LA City Council amends ballot measure that promises ‘truly independent redistricting’


The Los Angeles City Council approved amendments Tuesday to a ballot measure to establish an independent redistricting commission that would be tasked with redrawing the boundaries of council districts for future elections.

In a 13-0 vote, council members instructed the City Attorney’s Office to update the measure to reflect changes approved by the Ad Hoc Committee on Governance Reform earlier this month.

Establishing an independent redistricting commission requires a change to the City Charter, which will need approval by voters.

“To say its been a journey to get here is an understatement,” said Councilwoman Nithya Raman, a member of the ad hoc committee. “We are finally here, and I’m very, very excited to be voting on something that will be sent before the voters in November so that we here in the city of Los Angeles can finally get a truly independent redistricting commission.”

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She said the changes made by the committee will help bring the city closer to being “free of corruption, free of conflicts of interest, and closer to the kind of city that every single resident of Los Angeles deserves to live in.”

Council President Paul Krekorian echoed Raman’s sentiments, adding that residents will be able to vote on something that has “never passed this council in the 100 years that this council has existed as a 15-member body.”

“I can’t stress enough about the historic vote that you’re about to take, which will once and for all take redistricting completely out of the hands of this council and give it to the citizens to decide who will represent them — rather than having elected officials decide which citizens they want to represent.”

The amendments cover different aspects of how the independent commission would work.

The ad hoc committee recommended expanding the applicant pool to allow someone who is not a registered voter or even a citizen of the United States serve on the commission. Another recommendation is to conduct a random drawing at a public meeting to select one person from eight geographic areas to serve.

Another recommendation would provide live translation of commission meetings in English and Spanish, as well as any documents. In another effort to bolster participation, the commission would be tasked with providing outreach materials and other important documents in the city’s 14 most spoken languages.

The recommendations also include providing redistricting training to the commission as well as workshops for the public.

During the public comment portion of the meeting, some groups expressed their support for an independent redistricting commission, including California Common Cause, an organization that advocates for government transparency and redistricting reform.

“Independent redistricting commission means that fair maps will serve residents, not incumbent politicians,” Russia Chavis Cardenas, voting rights and redistricting program manager at California Common Cause, told City Council members.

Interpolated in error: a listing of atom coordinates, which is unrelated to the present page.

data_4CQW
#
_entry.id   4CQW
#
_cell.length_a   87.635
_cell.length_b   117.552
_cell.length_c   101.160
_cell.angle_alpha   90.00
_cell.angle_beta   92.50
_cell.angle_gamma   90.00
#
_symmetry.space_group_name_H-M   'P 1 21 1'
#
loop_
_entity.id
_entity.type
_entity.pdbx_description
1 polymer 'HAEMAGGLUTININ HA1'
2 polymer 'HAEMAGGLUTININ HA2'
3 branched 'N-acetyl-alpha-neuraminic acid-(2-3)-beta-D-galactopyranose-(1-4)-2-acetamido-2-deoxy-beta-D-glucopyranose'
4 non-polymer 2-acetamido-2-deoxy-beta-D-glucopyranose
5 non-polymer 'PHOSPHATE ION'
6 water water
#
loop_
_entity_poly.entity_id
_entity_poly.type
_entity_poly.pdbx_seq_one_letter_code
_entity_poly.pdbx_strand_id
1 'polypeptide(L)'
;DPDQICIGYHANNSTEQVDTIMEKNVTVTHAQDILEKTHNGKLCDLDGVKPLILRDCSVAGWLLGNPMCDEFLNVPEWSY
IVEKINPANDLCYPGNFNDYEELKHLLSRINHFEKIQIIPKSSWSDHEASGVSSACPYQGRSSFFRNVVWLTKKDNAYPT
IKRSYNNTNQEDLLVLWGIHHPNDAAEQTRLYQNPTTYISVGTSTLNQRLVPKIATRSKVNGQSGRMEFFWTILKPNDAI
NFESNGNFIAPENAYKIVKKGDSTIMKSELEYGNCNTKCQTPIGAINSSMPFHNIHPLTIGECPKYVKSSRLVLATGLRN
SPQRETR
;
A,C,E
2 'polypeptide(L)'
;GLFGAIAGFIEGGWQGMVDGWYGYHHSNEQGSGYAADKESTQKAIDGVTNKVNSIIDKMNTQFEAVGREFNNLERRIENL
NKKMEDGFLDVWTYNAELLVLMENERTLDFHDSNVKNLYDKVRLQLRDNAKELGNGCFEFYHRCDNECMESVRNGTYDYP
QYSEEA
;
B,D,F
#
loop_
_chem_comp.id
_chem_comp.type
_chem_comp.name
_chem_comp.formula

“In 2008, our office helped end partisan gerrymandering at the state and congressional lines with the establishment of the California Citizens Redistricting Commission — the gold standard for IRCs in the state,” she added.

While Cardenas backed the city’s proposal, she urged officials to provide the commission with guaranteed funding, as well as allowing the commission to hire its own legal counsel. She also recommended that the council ensure that city employees would not be allowed to serve on the commission until at least four years after leaving the city workforce.

Jeremy Payne of Catalyst California, one of the members of the Our LA Coalition — a group of community-based organizations advocating for racial justice, political reform and transparency — urged council members to incorporate more opportunities for general public comment during IRC meetings.

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During Tuesday’s meeting, City Council members also voted 12-0 in favor of recommendations to create an independent redistricting commission for the Los Angeles Unified School District. Council members instructed city staff to prepare a ballot measure for a panel similar to the city’s commission.

A requirement of the LAUSD’s process would ensure that four of the commissioners be parents or guardians of students, and students who are at least 16 years old would also be allowed to apply.

The ad hoc committee was created in the wake of the City Hall scandal two years ago in which three council members, two of them now gone, were caught on a leaked recording discussing ways to redraw districts in their favor under the current redistricting system — which takes place every 10 years, but which also allows incumbent members to have the ultimate say.

That leaked conversation also contained racist comments that led to former Council President Nury Martinez’s resignation, among other fallout.

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